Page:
Which is the problem with Gigi. She is the hottest young thing in both fashion and Instagram culture at the moment, showing up in both ad campaigns and (more and more frequently) gossip columns. She embodies trendiness and mainstream youth culture, the very things Hilfiger should be handling with caution, instead of grabbing with both hands. He’s going to make the same strategic mistake again, and the man can’t help himself.

Hifiger could have made so many other choices of collaborators, ones that would appeal to an older audience with 1) more purchasing power and 2) previous experience with the brand in its pre-hot mess days. These might include Alexa Chung, Leandra Medine, or Solange. He could have still gone for a youthful collaborator, but someone less ubiquitous and bland than Gigi is — someone like Brooklyn Beckham or Tavi Gevinson. He’s a big art collector and could have done something with Jeff Koons, Keith Haring, or Yayoi Kusama (all of whom he collects) to do something more cerebral. But no. The most obvious, popular choice is always Hilfiger’s go-to.

What I would have liked to have seen him do most was to collaborate with another designer for a capsule collection. Gucci just announced a collaboration with Commes des Garçons on a small range of silk scarves — an absolutely brilliant move in line with the Michelesance. Hilfiger should do something similar to this, and specifically partner with a label that can boost his cool factor, like Hood By Air, Public School, or Rodarte.

There are just so many more interesting, smart, and nuanced collaborative options out there for Hilfiger than the model of the moment, and his obstinacy and short sightedness in the matter is off-putting. He doesn’t’ deserve to succeed in this venture, and who knows if he will? Will Gigi be as hot and relevant in a year, when the collection debuts, as she is now? It’s a question Hilfiger should be seriously asking himself. This line may need to move up its timeline.

Label Consolidation and British Stars on Trampolines: This Week In Burberry News

Last week, Burberry announced their decision to roll up all of their lines – Brit, London, and Prorsum – into one label. Henceforth, everything will be known as simply “Burberry.”

This decision follows similar moves other luxury labels have recently made to get rid of their “junior” lines: D&G and Marc by Marc Jacobs have both became defunct in the last year. Burberry’s consolidation is much more akin to Victoria Beckham’s swallowing up the lower-priced Victoria, Victoria Beckham (although London couldn’t exactly be seen as a junior line, pricewise).

Does this make sense from a business perspective? I suppose. To the untrained shopper, the different labels might be confusing. But I think Christopher Bailey ought to have cut out London, and kept Brit and Prorsum as bookending collections – but perhaps this is my own sentimentality talking.

When I was first discovering fashion, Burberry was the brand I deeply identified with, soul-loved. I obsessed over it; the black and white ads covered my walls (and still do in my childhood bedroom); I finally felt like a world understood me and my interests and tastes and aesthetics. I would look at the Brit line on Nordstrom.com and think that one day I might be able to afford a piece. I contented myself with the fragrances (this was a pre-Burberry Cosmetics era – imagine!) and then one day, at sixteen, I garnered the nerve to go into a Burberry store with my mother. There was a black eyelet cotton Brit dress on sale. We bought it. It was an important psychological shift for me – I finally owned a piece of the world I wanted to live in. I was me. And I would go on to make wonderful memories whist wearing that dress, and it’s something I will keep forever. Brit’s differentiation from the other Burberry price points made that possible.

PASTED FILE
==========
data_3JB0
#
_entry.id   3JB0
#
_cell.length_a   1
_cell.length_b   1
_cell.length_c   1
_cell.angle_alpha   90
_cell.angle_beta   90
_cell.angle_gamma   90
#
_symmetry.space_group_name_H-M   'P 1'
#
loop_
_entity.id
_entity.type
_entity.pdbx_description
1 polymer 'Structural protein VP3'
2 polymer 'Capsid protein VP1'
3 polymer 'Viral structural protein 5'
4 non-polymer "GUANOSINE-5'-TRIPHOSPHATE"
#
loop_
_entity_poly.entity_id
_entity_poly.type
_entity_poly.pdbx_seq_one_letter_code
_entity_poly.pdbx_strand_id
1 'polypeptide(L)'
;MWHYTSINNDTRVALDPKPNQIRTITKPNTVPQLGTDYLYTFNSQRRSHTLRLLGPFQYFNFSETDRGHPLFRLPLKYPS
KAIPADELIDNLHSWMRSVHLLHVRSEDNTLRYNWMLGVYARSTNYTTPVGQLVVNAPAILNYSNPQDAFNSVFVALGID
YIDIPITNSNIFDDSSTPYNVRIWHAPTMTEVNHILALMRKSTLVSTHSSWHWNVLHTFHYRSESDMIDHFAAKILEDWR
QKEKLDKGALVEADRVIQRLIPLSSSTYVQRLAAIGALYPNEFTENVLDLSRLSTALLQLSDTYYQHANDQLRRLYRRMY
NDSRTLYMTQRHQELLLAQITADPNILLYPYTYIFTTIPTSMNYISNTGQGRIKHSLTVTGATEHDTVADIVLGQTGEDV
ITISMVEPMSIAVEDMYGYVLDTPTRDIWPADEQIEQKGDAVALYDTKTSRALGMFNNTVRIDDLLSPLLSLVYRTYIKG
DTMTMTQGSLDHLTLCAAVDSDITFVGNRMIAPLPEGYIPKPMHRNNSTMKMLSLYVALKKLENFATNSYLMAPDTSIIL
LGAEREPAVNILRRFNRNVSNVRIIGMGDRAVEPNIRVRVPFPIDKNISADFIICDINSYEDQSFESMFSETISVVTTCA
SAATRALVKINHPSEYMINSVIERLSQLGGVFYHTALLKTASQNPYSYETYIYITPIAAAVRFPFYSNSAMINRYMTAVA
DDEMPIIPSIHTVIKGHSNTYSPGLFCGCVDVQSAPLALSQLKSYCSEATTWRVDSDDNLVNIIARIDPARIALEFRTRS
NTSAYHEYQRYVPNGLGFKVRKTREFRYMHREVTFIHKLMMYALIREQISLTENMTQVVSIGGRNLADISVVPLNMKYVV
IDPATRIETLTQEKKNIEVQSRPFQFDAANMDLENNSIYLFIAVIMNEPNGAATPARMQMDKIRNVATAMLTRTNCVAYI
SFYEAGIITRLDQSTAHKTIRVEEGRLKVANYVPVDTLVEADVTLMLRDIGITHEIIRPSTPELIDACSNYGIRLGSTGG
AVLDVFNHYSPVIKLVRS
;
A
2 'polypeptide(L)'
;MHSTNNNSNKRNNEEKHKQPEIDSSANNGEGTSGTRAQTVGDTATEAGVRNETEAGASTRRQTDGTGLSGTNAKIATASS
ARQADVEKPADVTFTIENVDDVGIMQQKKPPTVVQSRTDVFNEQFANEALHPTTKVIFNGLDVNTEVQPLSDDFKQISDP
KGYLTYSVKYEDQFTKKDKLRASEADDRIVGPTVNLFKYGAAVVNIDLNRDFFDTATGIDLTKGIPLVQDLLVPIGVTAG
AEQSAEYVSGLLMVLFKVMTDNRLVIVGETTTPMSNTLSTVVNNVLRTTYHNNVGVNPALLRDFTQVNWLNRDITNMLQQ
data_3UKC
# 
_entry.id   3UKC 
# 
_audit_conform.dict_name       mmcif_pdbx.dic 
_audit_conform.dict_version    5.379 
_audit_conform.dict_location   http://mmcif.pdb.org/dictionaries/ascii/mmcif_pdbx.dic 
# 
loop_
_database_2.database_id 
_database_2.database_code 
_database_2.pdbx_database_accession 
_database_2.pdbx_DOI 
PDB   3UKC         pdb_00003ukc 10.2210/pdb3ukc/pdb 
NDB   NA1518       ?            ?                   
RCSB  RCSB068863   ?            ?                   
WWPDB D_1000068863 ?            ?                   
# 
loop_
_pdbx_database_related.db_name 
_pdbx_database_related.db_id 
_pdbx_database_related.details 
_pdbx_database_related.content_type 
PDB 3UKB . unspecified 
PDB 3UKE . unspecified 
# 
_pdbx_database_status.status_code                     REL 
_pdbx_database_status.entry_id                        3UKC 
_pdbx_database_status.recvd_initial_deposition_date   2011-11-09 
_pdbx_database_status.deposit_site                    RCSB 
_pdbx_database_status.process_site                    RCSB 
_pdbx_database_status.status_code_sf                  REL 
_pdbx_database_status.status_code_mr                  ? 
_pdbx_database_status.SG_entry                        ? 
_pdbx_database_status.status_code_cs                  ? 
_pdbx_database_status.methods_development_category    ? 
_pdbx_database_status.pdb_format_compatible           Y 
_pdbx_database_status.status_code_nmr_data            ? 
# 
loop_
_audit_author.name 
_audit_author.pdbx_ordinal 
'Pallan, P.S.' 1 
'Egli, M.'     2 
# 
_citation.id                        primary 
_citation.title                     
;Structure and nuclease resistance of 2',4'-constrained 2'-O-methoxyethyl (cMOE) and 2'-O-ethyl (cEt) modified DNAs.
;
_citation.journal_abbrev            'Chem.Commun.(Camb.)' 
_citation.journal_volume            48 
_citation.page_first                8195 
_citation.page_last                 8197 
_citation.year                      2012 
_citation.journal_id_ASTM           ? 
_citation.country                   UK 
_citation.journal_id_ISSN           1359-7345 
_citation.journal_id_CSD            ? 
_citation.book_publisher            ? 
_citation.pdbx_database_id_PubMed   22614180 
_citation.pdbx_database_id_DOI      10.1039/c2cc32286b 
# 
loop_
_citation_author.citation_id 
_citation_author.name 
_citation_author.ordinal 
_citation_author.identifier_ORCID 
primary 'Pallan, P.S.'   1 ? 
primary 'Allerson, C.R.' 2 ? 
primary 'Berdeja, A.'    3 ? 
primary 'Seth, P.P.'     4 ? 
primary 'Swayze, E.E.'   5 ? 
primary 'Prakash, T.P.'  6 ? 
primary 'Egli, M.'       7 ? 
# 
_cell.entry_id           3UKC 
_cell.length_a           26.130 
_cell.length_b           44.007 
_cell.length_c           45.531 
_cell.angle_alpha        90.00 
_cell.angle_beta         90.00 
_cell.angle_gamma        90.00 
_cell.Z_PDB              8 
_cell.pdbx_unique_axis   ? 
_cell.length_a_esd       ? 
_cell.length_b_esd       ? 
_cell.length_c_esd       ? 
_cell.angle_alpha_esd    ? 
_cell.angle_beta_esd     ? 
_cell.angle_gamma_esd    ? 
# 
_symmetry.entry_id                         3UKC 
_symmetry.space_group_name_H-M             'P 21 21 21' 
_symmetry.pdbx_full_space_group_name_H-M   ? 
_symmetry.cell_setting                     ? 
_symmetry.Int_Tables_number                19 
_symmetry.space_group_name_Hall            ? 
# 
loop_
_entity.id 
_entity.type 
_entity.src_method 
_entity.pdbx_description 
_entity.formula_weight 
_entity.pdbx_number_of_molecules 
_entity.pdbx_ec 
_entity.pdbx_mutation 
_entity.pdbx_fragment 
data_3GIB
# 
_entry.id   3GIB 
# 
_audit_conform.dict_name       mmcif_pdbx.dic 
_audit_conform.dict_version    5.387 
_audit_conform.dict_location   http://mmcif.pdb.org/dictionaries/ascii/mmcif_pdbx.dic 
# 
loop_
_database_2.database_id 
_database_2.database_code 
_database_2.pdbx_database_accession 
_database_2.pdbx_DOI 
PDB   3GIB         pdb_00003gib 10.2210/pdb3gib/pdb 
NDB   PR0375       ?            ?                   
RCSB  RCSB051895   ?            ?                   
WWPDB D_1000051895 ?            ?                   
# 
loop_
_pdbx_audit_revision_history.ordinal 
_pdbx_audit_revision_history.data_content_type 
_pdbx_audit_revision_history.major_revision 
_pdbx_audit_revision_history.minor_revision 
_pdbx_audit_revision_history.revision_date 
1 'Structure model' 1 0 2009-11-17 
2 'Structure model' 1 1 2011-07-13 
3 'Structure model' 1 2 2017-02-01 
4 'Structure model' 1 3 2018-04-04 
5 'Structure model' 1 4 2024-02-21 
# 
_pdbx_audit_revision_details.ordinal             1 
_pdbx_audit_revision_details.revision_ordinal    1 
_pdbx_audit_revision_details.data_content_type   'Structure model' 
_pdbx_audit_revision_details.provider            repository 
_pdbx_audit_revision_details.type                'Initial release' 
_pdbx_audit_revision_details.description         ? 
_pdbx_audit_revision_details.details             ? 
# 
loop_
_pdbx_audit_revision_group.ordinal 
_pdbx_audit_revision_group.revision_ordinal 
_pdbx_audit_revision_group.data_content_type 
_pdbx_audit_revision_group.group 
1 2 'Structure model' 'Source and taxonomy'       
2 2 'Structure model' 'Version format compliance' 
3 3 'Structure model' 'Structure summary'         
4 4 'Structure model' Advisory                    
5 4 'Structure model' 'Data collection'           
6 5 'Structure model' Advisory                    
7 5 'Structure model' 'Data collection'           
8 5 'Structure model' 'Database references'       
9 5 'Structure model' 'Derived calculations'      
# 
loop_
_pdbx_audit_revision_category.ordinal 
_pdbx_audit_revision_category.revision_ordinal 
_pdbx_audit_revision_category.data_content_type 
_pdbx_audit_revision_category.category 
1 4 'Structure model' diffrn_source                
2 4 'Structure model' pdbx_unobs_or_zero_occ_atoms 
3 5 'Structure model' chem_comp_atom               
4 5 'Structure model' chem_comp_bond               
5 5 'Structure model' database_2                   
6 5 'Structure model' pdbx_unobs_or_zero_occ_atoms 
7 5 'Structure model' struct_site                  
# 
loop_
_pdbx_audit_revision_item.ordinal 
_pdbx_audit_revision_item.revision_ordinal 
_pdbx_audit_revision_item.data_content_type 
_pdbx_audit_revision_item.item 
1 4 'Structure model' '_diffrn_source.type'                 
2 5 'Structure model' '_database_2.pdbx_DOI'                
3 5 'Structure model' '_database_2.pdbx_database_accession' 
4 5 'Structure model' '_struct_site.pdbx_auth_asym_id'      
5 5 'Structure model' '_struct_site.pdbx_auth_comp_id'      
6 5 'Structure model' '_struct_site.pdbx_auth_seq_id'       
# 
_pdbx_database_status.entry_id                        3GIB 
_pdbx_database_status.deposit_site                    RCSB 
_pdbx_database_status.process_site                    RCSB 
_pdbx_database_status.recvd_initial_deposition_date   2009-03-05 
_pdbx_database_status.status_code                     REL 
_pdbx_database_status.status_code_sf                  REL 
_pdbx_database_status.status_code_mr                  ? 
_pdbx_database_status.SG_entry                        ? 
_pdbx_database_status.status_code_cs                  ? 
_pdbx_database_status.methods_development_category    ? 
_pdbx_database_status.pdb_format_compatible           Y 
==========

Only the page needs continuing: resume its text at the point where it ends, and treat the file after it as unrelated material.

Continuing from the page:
Besides my maudlin affection for the Brit line, Bailey should keep it because it’s so distinctive from the runway collections. Brit is made up of classic pieces, like sweaters and polos, starting at about $300, and usually incorporate the house’s logoistic check pattern. It’s a starter line that’s clearly identifiable as Burberry for those who don’t have the budget to afford the higher-priced London line, or a penchant for a pastel trench coat from the Prorsum collection. Without the identifying nomenclature, I feel like Burberry’s enormous inventory will be difficult to navigate, and perhaps turn away new-to-fashion buyers, who only see thousand-pound dresses and leave, unaware that they can afford something less pricey.

And as for Prorsum – Latin for ‘forward’ – that designated the high-fashion runway collections, well that’s a shame to lose. It’s a word that evokes the Burberry knight, and Burberry’s unique ability to move forward stylistically while still remaining a heritage brand. Not to mention its erudition factor – it also brings to mind a romantic vision of Oxford and Cambridge. Something like this, which, coincidentally, is the aforementioned wall décor:

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I’m sure Bailey has good reason for the roll up – I trust him and his vision for the brand, even though I wish he wouldn’t make this particular move. So who’s next to streamline their label? Kors won’t – yet. There’s too much of a price gap between Michael, Michael Kors and the Michael Kors Collection, and besides, he should want to keep the two separate to placate both the label-toting suburbanites loonies with brand ownership, and the starlets he dresses on the red carpet with a non-embarrassing connotation. Armani won’t yet either. There will always be a Eurotrash market for Armani Exchange on one hand, and a market for sophisticated actors to wear his suits on the red carpet on the other. How are these label stratifications even part of the same brand? They are so antithetical – not at all like Burberry’s or even Marc Jacobs’ lower-priced lines, which simply reflect(ed) the larger brand at a lower price point. I suppose a powerful name can code for a lot of different things to different audiences – but I’m not sure that’s a compliment to Mr. Kors or Mr. Armani.